Introductory macroeconomics textbooks determine interest rates either by liquidity-preference, or loanable-funds approaches, or both. Instructors face problems explaining the effects of fiscal policy when only liquidity-preference approach is introduced, whereas impacts of monetary policy are difficult to explain if only loanable-funds approach is used for interest rates determination. Some authors introduce both the approaches at two different places and use them for different purposes. Students wonder why they need to use two models to explain one concept. Other authors struggle to reconcile, but fail to show how the two approaches lead to the same interest rate. By redefining the concept of the supply of loanable-funds in the light of excess reserves, we present our model of interest rates determination that is capable of tracing the impact of both monetary and fiscal policies on short- and long-run nominal and real interest rates together with the dynamics of it adjustments. Our model is also capable of explaining the effects of changes in required reserve ratio or discount rate on the interest rates. We believe that our model will greatly help the students to understand the concept of interest rates determination better.
JEL Classification Codes:
A22 - Economic Education and Teaching of Economics (Undergraduate)
E43 - Macroeconomics & Monetary Economics (Interest Rates: Determination, Term Structure, and Effects)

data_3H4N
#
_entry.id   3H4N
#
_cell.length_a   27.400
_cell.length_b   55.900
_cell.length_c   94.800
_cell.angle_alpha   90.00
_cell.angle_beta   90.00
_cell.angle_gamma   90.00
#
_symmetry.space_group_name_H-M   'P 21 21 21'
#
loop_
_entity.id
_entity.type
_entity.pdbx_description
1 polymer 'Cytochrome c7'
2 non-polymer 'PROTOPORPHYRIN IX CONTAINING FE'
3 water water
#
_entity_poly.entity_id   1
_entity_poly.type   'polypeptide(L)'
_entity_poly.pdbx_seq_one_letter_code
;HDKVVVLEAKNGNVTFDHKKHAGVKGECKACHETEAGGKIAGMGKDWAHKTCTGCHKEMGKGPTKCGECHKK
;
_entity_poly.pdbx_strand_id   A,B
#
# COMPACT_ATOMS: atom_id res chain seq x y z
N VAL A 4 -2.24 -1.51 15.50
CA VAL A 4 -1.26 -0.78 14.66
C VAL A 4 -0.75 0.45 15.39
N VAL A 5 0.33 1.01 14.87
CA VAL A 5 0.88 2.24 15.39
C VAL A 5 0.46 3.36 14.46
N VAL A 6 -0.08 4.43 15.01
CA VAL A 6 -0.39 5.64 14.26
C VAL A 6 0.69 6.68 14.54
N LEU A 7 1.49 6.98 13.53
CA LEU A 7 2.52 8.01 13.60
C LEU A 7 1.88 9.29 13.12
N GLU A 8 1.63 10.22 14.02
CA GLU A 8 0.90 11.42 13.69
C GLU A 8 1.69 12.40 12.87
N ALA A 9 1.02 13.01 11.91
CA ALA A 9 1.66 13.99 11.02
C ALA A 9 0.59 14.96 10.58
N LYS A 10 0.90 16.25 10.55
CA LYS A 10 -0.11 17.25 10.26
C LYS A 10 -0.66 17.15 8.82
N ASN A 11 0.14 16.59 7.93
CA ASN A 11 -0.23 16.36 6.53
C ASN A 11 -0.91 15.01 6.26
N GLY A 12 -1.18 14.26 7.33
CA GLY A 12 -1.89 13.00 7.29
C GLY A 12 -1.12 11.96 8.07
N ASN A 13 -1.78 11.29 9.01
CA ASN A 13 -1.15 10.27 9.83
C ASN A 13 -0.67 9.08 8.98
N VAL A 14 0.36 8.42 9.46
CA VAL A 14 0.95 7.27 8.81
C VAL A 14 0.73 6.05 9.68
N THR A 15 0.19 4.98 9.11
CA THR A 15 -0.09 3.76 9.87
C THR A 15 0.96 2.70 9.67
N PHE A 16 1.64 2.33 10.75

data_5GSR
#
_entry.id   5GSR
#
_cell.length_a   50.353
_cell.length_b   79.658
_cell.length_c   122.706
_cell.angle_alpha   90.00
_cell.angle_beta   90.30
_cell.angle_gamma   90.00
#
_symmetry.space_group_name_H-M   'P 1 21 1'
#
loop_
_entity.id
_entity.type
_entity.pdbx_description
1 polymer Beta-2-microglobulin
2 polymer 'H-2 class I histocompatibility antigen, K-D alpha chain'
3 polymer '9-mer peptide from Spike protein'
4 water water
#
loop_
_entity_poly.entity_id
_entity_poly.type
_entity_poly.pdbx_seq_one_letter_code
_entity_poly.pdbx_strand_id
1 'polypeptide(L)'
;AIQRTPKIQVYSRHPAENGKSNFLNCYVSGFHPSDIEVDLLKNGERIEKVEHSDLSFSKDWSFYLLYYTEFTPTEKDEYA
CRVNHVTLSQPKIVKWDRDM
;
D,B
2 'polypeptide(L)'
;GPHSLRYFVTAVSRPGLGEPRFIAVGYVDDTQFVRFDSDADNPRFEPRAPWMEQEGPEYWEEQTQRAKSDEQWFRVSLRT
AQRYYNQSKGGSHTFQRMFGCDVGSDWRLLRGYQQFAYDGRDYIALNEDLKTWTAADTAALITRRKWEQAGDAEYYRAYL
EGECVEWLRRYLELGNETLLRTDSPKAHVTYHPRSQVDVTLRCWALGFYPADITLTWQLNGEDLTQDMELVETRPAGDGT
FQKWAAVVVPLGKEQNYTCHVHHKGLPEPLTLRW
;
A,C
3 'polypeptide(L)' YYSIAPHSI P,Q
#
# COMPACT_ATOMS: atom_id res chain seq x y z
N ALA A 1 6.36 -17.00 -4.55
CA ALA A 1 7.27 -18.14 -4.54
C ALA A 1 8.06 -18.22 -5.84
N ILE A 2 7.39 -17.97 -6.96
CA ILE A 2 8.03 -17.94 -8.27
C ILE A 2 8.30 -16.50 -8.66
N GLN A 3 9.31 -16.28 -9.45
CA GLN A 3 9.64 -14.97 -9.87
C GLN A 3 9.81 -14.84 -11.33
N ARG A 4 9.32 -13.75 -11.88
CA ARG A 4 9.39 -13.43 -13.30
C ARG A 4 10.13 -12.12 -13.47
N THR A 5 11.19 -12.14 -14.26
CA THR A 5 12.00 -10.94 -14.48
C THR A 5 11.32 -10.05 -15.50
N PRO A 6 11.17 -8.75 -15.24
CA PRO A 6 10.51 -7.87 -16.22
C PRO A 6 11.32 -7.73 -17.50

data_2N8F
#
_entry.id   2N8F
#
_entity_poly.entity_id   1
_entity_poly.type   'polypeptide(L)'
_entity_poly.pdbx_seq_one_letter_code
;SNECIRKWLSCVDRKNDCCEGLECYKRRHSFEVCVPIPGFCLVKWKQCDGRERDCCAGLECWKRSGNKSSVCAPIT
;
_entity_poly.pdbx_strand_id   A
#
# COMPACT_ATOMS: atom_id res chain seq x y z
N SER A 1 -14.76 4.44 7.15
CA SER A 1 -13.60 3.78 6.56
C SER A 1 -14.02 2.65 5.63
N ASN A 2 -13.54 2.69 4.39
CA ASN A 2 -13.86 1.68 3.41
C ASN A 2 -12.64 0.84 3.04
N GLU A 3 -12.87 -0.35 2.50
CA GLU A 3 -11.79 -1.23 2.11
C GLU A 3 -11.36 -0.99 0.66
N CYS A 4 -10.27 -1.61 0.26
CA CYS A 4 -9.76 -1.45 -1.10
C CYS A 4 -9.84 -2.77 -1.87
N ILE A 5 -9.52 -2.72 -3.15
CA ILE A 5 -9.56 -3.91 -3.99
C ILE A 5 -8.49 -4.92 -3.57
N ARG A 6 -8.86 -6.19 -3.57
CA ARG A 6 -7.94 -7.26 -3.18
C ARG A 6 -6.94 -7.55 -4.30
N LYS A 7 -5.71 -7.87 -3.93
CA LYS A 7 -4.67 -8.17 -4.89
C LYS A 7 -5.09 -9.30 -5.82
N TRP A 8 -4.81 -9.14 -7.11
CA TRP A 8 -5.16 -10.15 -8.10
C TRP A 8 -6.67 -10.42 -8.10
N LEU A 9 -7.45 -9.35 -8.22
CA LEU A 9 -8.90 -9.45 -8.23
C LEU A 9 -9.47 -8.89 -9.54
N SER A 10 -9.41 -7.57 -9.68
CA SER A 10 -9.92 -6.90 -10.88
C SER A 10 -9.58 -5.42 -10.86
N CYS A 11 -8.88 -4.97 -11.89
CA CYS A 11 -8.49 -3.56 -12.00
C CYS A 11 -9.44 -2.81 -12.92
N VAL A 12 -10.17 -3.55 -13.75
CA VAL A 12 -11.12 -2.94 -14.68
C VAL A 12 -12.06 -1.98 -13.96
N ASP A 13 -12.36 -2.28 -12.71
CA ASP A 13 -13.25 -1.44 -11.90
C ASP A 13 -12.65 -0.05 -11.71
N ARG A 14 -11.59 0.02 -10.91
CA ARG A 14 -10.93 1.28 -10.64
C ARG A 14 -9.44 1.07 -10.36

In the standard macroeconomics principles textbooks, some authors present only the liquidity-preference (LP) approach, others present only the loanable-funds (LF) approach, and the rest present both the approaches to the modeling of interest rates (r). The LP approach determines the nominal r in the money market where the equilibrium nominal r is the rate that equates quantity of nominal money supplied (M) by the central bank with quantity of nominal money demanded by the public. Among the textbooks we examined, Baumöl and Blinder (1999), Boyes and Melvin (2011), McEachern (1997), O'Sullivan, Sheffrin and Perez (2010), and Schiller (2010) belong to this group, who use only the LP approach to determine equilibrium r. The LF approach, on the other hand, determines the real r in the LF market where the equilibrium real r is the rate that equates the quantity supplied of LF, which consists of private saving (S), with the quantity demanded for LF, which consists of investment (I) and bond financed government deficit (G - T). Instead of viewing budget deficit (G - T) as a part of the demand for LF, some authors prefer to view it as negative amount of government saving, and incorporate that in the supply of LF. Needless to say, the conclusions drawn from these two different representations are identical. Cowen and Tabarrok (2010) are the authors who use only the LF approach for equilibrium r determination. The rest of the authors we examined use both the approaches to explain equilibrium r; however, the presentation of the two approaches differs significantly among these authors. Bade and Parkin (2011), Frank and Bernanke (2009), Hall and Lieberman (2005), Hubbard and O'Brien (2010), Mankiw (2007), Miller (201 1), and Sexton (2002) keep the two approaches completely separate. They use the LP approach to determine the short-run nominal r, and the LF approach to determine the long-run real r without showing any relationship between them. Colander (2010), Gwartney, Stroup, Sobel, and Macpherson (2009), Krugman and Wells (2009) and Parkin (2010), on the other hand, put the LF and the LP diagrams side-by-side in order to reconcile the two approaches. Since often there is a close connection between movement in the short-run nominal r and the long-run real r, these authors assume zero inflation expectation to make the real r the same as the nominal r. Since the choice of approach to explain equilibrium real and nominal r in the short- and in the long-run differs significantly among authors, we classify these leading authors into four different groups according to their choice of approach:
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